Okay, final thing, The problem I see is a lot of guys go to a lob shot, when they just don’t need to a lot of guys try to hit it, you know, three-quarters of the way there when they don’t need to. And even if you just took 10 balls, and did five, one third and just toss them right? Toss them one-third of the way there and let them roll two thirds out, and then tried to throw five of them two thirds or three-quarters of the way there and see how many finish. It is so much easier to see how many finished and which ones finished closer. It is so much easier to use less motion and throw up one-third of the way there and let it roll out and get it close than it is to throw it clear up in the air and habit try to stop. You know, sending it three-quarters of the way there and having to try to stop somewhere around the whole. That’s just the way it is. It’s far less motion, the ball has to be in the air last you get it on the ground rolling more.

Another huge benefit of watching the ball roll for two-thirds is you get to see the break of what’s around the hole. And and a lot of people don’t think about that, you get to see the break, which is hugely important. If it’s a comeback, or even if it’s moving towards the hole, watch how the ball is moving towards the hole. You get a little read, you get a little help from yourself. When you pitch it this way, when you chip it this way instead of throwing it all the way to the throwing it all the way to the hole.

And then the last thing so a lot of us get little fancy we try to hit lob shots. There are times when we have to hit lob shots. And the one I just want to talk about is when you have a sand trap or some trouble between you and the pin, the biggest mistake amateurs make we make is we try to get cute with it. And we try to land it somewhere between the edge of the throttle and the pin, which is a disaster. I mean, especially this early in the year, when we haven’t had time to really go out and work on our short game. Maybe you know once we’ve had some time to play a few rounds and get into it, maybe so. But we want to if we’re going to have to go up over trouble. We want our next shot to be a putt, no matter what. We’ve got a better chance of making a pot than chipping again at the sand trap or leaving it short in the rough or whatever it is, right? So make sure we get it on the green.

So the coolest way to do this is tried to throw it at this particular point, try to throw it all the way to the pin. Okay, try to throw it all the way to the pin. If you are def it or whatever and you hit it short, a little fat, you’re still going to be okay. If you hit it well. It’s going to land by the pin. And then it’s going to roll out and you will have the opportunity to see what that putt does to see how it breaks and then be able to make try to make the comebacker and it might be a 5, 10 20 footer, but you will see how the ball moves and you will have a good shot at making that putt and you’ve taken double bogey out of play. The worst you get out of there with them with a 20 footer is a bogey. But the chances are if you have a five or 10 footer, you could make that for parr. And that is just if you want to break at heck if you want to break 90 if you want to break 100 or 90 or 80 or whatever it is you’ve got to start taking double bogeys out of play. And that’s one strategy to do is make sure when you have a difficult lob shot over some trouble, take it all the way to the pin and watch how the ball rolls out after it lands. If you don’t watch how the ball rolls out after it lands, then you’re giving up on a really important piece of information that can save you a stroke. Watch the ball land and watch how it rolls out and then go up there and knock in the comebacker with your putter.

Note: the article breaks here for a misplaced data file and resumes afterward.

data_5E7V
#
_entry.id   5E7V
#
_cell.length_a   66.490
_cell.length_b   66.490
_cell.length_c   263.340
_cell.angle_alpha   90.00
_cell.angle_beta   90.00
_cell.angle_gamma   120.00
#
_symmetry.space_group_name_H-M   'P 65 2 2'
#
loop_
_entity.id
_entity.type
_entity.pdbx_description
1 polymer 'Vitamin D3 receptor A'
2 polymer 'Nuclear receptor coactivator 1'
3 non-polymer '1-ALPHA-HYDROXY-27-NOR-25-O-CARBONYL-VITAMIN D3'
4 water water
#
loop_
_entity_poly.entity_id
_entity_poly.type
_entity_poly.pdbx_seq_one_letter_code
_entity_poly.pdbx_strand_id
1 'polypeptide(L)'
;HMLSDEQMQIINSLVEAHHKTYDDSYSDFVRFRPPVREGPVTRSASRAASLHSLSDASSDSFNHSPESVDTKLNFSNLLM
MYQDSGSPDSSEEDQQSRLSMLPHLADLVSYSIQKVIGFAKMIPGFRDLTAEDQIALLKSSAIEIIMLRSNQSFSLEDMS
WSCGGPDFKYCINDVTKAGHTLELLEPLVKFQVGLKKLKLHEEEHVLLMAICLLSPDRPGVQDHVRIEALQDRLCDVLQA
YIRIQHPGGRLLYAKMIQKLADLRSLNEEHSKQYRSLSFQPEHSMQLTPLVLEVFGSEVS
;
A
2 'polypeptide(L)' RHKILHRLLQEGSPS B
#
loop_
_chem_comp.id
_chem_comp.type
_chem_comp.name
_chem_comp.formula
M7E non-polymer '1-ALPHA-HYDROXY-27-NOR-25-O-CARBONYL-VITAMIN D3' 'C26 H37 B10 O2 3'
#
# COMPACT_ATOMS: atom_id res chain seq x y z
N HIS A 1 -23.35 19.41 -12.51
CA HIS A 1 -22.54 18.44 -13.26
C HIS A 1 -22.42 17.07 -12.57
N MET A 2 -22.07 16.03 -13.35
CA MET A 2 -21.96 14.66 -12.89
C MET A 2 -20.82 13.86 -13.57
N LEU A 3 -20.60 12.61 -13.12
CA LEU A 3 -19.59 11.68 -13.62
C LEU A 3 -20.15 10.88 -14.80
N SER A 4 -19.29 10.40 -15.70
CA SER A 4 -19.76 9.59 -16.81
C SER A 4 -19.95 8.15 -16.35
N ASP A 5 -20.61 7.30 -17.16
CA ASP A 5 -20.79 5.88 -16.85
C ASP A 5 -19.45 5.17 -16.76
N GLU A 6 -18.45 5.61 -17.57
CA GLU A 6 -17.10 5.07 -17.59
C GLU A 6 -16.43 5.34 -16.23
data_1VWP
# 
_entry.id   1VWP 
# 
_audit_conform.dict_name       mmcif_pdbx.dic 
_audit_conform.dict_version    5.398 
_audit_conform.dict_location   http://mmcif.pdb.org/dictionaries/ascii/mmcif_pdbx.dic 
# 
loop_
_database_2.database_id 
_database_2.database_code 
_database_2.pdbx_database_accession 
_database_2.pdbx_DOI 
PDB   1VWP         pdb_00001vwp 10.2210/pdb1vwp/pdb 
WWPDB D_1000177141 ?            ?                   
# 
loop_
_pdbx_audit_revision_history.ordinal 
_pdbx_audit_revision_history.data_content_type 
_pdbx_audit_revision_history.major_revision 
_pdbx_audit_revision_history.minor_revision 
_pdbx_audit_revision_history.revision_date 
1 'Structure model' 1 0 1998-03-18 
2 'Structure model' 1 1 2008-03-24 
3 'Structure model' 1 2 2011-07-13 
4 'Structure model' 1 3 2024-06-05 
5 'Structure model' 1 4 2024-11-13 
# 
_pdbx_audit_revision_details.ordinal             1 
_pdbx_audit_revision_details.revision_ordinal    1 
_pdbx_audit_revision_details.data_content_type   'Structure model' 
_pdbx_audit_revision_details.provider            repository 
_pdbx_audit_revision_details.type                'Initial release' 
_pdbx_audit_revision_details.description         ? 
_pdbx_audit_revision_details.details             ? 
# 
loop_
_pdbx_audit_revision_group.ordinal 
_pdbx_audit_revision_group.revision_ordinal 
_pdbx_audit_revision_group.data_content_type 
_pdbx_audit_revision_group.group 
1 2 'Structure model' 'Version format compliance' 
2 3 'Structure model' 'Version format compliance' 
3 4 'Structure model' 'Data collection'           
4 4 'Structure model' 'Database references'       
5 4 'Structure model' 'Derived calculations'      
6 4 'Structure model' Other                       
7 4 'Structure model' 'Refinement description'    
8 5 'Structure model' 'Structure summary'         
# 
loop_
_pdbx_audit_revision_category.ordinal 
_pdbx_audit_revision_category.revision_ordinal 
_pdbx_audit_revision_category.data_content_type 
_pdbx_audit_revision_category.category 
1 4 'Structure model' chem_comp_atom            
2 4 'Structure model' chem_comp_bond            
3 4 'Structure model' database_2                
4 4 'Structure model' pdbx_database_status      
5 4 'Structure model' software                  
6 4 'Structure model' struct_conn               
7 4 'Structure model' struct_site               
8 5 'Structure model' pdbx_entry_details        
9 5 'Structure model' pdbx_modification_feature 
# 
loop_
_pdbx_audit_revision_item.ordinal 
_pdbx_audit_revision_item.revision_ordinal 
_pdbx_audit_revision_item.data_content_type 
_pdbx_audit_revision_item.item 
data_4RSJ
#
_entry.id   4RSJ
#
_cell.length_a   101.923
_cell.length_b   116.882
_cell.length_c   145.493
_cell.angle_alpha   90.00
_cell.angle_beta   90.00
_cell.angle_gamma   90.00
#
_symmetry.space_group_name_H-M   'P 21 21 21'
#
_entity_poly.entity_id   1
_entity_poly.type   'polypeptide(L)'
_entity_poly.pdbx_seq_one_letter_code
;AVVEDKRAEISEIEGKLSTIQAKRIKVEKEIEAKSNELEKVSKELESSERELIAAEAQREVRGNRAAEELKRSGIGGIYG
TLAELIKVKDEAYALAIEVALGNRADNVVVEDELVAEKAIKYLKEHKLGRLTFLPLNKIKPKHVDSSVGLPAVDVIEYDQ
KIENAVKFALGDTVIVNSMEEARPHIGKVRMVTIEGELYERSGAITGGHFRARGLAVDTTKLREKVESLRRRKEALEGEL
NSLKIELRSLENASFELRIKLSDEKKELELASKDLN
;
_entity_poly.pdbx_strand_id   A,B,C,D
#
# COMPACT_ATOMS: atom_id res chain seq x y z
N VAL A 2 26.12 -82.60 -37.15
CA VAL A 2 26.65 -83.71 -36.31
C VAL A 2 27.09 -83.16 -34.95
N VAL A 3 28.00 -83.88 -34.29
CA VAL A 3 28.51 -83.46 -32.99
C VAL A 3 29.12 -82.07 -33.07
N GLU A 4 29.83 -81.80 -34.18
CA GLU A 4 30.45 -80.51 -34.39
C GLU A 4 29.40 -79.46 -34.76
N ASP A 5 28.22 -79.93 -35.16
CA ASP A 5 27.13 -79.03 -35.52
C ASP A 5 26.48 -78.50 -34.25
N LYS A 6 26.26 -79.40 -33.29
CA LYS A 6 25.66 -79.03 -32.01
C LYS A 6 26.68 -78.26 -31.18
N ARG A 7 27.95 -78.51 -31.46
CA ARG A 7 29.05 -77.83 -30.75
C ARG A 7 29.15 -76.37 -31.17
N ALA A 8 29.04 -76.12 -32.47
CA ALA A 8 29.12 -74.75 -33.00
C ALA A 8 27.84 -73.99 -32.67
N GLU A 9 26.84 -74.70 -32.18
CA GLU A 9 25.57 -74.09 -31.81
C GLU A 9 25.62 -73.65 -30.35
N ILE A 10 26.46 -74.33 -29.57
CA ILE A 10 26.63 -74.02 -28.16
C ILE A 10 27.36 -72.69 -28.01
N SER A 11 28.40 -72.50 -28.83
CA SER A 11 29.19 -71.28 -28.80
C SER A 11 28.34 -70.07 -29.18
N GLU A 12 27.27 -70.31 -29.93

We’ve got spring golf hopefully that’s the basic chip also talked a little bit about the hook chip, which is a totally fun shot. And also talked a little bit about some strategy with the lob shot. When there’s trouble in between:

  • Take it all the way to the pin
  • Watch the slope of the green
  • See how the brakes and make the comebacker

So hopefully that’s helpful. Enjoy if you’re playing tomorrow, playing Sunday, enjoy it. Enjoy the weekend of golf. Enjoy the Valspar Championship. It’s fun to see Paul Casey up at the top defending champion back in it and Donald and should be a good we can DJ is in the mix. So should be a fun weekend.

All right, that’s the wrap on this show. Remember better data always means better golf. Thanks.